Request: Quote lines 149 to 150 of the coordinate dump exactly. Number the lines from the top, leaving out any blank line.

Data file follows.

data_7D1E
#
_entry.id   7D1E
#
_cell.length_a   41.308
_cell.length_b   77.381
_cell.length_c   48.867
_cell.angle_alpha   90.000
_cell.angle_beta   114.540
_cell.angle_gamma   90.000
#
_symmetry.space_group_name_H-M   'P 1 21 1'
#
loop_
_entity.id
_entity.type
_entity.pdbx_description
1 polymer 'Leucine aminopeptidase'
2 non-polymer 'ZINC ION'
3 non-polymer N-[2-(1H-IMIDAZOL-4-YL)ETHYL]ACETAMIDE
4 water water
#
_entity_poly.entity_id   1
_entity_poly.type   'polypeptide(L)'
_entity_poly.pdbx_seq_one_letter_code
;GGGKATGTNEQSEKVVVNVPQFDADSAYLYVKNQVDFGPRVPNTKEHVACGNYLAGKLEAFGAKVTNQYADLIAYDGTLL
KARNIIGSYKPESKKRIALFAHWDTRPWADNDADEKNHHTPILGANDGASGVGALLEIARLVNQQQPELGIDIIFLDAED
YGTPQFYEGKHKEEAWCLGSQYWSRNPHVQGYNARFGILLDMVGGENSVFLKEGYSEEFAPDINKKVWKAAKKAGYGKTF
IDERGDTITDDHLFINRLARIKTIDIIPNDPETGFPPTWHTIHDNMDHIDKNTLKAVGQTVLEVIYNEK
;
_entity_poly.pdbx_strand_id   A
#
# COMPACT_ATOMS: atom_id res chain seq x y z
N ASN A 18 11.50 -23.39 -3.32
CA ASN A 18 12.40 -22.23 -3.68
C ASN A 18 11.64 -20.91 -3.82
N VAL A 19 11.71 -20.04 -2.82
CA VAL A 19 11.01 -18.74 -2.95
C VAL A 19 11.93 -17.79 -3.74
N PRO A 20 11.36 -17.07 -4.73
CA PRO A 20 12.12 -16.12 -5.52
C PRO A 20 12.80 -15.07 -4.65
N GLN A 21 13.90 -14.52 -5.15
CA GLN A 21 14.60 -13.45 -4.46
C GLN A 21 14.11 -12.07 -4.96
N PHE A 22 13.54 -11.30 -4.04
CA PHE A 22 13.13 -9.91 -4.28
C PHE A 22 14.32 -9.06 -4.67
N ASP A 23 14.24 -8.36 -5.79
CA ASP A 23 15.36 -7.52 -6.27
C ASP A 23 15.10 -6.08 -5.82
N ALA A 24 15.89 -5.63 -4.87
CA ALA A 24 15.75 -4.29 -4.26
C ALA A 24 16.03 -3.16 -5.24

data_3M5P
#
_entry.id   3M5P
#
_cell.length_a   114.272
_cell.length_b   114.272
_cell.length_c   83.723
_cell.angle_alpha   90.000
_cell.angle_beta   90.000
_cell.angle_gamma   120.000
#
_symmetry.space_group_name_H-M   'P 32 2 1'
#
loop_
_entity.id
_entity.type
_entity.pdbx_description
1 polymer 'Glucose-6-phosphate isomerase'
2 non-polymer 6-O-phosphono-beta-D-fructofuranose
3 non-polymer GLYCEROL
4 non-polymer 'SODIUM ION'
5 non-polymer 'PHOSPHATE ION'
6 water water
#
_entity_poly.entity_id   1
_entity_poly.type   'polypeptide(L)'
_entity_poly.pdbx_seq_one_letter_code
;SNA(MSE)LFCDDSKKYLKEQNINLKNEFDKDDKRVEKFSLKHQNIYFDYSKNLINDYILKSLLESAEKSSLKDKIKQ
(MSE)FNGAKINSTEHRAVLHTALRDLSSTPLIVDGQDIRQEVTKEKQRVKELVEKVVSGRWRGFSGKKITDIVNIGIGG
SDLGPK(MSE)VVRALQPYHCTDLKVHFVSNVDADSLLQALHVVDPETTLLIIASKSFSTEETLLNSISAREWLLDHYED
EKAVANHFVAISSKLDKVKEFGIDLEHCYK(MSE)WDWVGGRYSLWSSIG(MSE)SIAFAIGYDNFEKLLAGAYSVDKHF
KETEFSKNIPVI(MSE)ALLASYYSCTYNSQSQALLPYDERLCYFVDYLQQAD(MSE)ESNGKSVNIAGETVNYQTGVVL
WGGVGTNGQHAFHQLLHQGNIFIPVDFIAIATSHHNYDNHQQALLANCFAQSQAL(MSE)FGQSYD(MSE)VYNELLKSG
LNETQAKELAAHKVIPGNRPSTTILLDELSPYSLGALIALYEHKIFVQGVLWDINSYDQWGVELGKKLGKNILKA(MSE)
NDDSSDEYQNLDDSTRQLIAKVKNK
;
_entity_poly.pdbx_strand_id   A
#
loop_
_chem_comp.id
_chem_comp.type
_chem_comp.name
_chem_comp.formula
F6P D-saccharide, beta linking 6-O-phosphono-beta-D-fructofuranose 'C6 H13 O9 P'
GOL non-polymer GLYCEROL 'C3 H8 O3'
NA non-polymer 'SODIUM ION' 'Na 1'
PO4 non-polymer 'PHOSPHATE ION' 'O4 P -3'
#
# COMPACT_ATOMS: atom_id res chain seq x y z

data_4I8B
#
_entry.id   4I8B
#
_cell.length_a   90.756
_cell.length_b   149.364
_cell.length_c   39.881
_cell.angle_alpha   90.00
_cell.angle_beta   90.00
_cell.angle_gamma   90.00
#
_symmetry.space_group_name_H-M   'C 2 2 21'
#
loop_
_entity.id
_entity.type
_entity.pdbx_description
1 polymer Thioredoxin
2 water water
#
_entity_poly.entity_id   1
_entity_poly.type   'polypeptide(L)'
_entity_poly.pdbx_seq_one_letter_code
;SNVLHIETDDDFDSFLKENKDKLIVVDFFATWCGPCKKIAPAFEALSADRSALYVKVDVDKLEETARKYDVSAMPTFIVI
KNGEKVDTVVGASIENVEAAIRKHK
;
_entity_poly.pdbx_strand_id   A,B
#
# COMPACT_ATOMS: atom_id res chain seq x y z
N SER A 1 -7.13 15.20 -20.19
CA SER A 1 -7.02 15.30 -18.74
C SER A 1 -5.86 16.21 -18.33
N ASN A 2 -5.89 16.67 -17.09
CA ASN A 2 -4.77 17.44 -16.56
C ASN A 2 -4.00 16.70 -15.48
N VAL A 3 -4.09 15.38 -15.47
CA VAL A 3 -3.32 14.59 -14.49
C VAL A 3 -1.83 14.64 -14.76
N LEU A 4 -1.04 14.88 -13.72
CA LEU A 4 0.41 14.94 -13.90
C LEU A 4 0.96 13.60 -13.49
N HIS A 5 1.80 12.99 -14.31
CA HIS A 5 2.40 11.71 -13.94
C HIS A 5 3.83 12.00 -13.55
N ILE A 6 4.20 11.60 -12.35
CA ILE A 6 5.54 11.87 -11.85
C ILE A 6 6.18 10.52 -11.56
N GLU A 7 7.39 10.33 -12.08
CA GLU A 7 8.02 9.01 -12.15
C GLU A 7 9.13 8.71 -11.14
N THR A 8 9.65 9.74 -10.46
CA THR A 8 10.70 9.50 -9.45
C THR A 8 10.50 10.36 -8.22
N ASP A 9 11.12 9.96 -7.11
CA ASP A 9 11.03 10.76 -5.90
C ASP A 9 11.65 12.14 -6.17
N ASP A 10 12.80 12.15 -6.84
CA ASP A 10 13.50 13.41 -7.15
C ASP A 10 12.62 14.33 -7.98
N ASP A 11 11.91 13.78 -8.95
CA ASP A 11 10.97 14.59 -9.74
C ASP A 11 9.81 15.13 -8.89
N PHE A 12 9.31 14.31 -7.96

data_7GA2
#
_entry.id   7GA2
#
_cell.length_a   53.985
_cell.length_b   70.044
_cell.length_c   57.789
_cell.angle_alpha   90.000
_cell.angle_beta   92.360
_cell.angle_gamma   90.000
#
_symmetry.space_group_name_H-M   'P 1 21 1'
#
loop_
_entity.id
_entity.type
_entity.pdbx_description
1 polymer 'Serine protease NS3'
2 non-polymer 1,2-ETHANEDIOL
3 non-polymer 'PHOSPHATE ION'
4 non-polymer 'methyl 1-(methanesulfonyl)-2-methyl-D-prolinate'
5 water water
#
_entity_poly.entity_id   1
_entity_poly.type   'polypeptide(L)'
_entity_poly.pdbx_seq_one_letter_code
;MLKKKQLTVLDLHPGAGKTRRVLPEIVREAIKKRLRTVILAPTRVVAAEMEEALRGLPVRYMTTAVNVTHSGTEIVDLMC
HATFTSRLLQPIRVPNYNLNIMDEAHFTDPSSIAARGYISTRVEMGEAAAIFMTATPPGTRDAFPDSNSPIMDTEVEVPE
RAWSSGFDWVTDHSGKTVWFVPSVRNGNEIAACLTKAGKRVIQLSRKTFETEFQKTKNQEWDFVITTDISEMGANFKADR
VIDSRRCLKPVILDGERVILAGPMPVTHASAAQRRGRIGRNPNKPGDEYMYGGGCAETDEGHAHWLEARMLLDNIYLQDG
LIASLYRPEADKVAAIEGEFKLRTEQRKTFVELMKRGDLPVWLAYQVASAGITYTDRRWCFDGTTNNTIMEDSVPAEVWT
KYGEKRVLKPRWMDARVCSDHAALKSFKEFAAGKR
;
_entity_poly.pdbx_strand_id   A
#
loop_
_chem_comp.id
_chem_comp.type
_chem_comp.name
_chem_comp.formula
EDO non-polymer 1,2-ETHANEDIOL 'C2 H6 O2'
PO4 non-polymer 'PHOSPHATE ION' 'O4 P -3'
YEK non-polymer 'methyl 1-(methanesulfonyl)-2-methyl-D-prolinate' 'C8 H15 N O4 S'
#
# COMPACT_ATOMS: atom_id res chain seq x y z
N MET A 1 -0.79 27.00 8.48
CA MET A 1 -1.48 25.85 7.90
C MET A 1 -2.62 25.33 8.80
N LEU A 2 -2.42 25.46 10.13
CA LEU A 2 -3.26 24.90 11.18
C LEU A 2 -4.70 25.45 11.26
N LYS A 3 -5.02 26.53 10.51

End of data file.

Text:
CA ILE A 6 5.54 11.87 -11.85
C ILE A 6 6.18 10.52 -11.56